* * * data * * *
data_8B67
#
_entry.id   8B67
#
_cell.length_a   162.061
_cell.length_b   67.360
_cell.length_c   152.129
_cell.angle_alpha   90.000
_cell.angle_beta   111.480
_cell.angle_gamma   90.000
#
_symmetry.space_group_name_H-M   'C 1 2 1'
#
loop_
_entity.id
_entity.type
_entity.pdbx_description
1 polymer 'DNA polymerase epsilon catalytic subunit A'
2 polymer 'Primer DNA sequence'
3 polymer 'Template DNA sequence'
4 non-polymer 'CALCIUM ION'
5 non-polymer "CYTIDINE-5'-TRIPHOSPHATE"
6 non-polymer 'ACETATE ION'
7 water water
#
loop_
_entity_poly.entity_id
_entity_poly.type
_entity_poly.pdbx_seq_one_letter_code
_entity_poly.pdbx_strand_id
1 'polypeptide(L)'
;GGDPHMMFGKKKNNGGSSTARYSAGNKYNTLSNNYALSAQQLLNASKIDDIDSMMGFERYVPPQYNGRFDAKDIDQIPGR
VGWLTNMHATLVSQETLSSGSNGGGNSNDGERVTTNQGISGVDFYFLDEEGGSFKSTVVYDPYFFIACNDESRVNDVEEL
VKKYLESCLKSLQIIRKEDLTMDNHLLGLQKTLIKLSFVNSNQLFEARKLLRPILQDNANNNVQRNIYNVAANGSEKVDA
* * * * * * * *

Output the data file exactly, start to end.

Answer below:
data_8B67
#
_entry.id   8B67
#
_cell.length_a   162.061
_cell.length_b   67.360
_cell.length_c   152.129
_cell.angle_alpha   90.000
_cell.angle_beta   111.480
_cell.angle_gamma   90.000
#
_symmetry.space_group_name_H-M   'C 1 2 1'
#
loop_
_entity.id
_entity.type
_entity.pdbx_description
1 polymer 'DNA polymerase epsilon catalytic subunit A'
2 polymer 'Primer DNA sequence'
3 polymer 'Template DNA sequence'
4 non-polymer 'CALCIUM ION'
5 non-polymer "CYTIDINE-5'-TRIPHOSPHATE"
6 non-polymer 'ACETATE ION'
7 water water
#
loop_
_entity_poly.entity_id
_entity_poly.type
_entity_poly.pdbx_seq_one_letter_code
_entity_poly.pdbx_strand_id
1 'polypeptide(L)'
;GGDPHMMFGKKKNNGGSSTARYSAGNKYNTLSNNYALSAQQLLNASKIDDIDSMMGFERYVPPQYNGRFDAKDIDQIPGR
VGWLTNMHATLVSQETLSSGSNGGGNSNDGERVTTNQGISGVDFYFLDEEGGSFKSTVVYDPYFFIACNDESRVNDVEEL
VKKYLESCLKSLQIIRKEDLTMDNHLLGLQKTLIKLSFVNSNQLFEARKLLRPILQDNANNNVQRNIYNVAANGSEKVDA